NOAA Designates Critical Habitat for Cook Inlet Beluga Whale
NOAA’s Fisheries Service today announced it is designating two areas of Alaska’s Cook Inlet as critical habitat for the endangered Cook Inlet beluga whale. Scientists estimate there are less than 350 Cook Inlet beluga whales left in the wild. This distinct population segment was listed as endangered in October 2008.
The critical habitat comprises 3,016 square miles (7,809 square kilometers) of marine and estuarine environments considered by scientists to be essential for the whales’ survival. These areas contain important biological and physical features for these cetaceans, such as feeding areas near the mouths of salmon streams. Not all of the current range of these whales was found to be critical.
The critical habitat designation, required under the Endangered Species Act, only affects activities that involve a federal permit, license or funding and which may affect critical habitat, such as construction and operation of oil rigs, port construction, dredging, or Environmental Protection Agency-authorized discharges into Cook Inlet.
One designated area includes the upper portions of Cook Inlet, Turnagain Arm and Knik Arm where belugas concentrate in summer months. The other area includes areas where the population congregates in the winter, which includes the middle of Cook-inlet, foraging areas along the western shore of lower Cook Inlet, and Kachemak Bay along east of Cook Inlet near the town of Homer.
NOAA’s Fisheries Service has excluded the Port of Anchorage from critical habitat because of its importance to national security, and the Eagle River Flats Range on Joint Base Elmendorf-Richardson because this area provides benefit to beluga whales under an existing Department of Defense Integrated Natural Resource Management Plan.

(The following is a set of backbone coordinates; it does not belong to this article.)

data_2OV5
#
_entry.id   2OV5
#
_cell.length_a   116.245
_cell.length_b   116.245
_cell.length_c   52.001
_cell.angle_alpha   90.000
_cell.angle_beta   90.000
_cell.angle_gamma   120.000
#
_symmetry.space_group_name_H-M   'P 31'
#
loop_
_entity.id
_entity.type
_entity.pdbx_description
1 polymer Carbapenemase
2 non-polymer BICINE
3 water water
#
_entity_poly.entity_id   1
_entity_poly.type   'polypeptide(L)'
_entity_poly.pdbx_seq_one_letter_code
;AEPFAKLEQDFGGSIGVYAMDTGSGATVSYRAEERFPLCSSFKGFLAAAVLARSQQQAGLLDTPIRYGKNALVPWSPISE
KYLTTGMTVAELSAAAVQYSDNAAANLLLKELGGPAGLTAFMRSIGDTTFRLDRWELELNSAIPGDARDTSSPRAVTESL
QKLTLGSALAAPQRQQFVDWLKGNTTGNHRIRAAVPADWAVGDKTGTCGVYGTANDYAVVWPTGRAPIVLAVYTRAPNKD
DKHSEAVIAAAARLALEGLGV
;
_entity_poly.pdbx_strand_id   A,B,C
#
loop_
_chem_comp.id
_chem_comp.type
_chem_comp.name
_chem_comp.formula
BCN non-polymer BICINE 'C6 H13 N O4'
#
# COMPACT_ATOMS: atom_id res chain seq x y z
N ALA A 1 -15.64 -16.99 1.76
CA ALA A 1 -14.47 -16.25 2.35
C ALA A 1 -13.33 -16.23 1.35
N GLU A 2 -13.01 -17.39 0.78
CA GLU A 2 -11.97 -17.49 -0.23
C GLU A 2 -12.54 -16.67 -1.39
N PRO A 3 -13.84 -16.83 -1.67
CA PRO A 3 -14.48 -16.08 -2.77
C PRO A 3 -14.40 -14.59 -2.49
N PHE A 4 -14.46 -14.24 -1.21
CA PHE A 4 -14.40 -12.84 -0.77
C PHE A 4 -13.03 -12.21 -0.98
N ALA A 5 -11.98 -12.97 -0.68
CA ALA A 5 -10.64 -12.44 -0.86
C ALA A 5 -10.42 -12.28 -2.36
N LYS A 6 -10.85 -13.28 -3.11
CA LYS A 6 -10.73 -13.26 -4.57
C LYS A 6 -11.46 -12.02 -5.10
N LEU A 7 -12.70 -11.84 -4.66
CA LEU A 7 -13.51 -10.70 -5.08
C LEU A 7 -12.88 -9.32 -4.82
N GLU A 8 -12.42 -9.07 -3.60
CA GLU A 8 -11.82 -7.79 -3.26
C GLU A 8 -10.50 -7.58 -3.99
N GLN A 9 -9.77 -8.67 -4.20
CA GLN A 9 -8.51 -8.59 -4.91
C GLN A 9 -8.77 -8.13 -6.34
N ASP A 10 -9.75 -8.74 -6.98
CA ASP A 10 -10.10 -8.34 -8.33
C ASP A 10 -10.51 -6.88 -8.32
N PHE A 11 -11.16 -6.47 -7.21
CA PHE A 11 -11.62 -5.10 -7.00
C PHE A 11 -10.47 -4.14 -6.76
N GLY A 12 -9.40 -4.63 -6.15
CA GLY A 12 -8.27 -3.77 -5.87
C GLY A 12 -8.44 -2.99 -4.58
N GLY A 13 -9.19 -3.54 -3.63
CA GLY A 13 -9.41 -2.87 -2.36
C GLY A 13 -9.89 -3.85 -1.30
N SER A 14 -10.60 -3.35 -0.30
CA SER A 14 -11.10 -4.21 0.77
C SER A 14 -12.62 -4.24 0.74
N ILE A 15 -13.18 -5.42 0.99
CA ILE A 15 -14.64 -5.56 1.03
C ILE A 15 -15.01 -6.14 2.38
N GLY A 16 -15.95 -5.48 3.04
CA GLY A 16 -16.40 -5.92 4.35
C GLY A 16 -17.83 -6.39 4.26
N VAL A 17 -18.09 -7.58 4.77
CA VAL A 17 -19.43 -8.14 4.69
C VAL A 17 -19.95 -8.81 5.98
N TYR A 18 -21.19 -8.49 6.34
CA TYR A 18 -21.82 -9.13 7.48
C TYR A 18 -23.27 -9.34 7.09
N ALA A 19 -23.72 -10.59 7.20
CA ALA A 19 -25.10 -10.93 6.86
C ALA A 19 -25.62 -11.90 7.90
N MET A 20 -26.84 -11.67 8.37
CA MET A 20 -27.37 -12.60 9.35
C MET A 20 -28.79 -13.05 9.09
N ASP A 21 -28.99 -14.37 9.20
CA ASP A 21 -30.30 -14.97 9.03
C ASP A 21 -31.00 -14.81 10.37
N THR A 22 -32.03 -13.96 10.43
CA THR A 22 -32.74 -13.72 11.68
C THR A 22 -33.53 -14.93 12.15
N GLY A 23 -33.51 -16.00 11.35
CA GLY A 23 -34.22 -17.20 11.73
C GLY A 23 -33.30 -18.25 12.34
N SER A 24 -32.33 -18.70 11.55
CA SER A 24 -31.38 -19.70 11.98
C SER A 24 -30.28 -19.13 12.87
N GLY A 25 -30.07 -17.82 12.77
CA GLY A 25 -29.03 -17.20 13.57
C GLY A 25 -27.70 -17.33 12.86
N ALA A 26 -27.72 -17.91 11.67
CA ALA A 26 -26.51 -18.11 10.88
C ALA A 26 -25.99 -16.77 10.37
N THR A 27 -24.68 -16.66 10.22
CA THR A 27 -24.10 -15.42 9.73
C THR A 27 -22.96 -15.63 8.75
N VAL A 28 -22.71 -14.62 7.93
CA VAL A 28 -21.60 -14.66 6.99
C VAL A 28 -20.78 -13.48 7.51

NOAA’s Fisheries Service based its designation on the results of more than 20 years of research, and has completed an economic analysis on the critical habitat designation. That analysis found that benefits of the designation to beluga whales exceeded the costs.
NOAA’s Fisheries Service developed the final rule after an extensive public input process which included an initial 60-day comment period on the proposed rule, which was extended an additional 30 days. Four public hearings were also held. As a result of the public hearings and open comment periods, more than 135,000 individual submissions were received. The agency considered all public comments in developing the final rule, and provided responses to all significant issues raised by respondents.
This rule will become effective 30 days after date of publication in the Federal Register.
The final rule, maps, status reviews, and other materials supporting this final rule can be found at http://alaskafisheries.noaa.gov/.
NOAA’s mission is to understand and predict changes in the Earth's environment, from the depths of the ocean to the surface of the sun, and to conserve and manage our coastal and marine resources. Visit us at http://www.noaa.gov or on Facebook at http://www.facebook.com/usnoaagov.
To learn more about NOAA Fisheries in Alaska, visit alaskafisheries.noaa.gov or www.afsc.noaa.gov.
Posted: April 8, 2011
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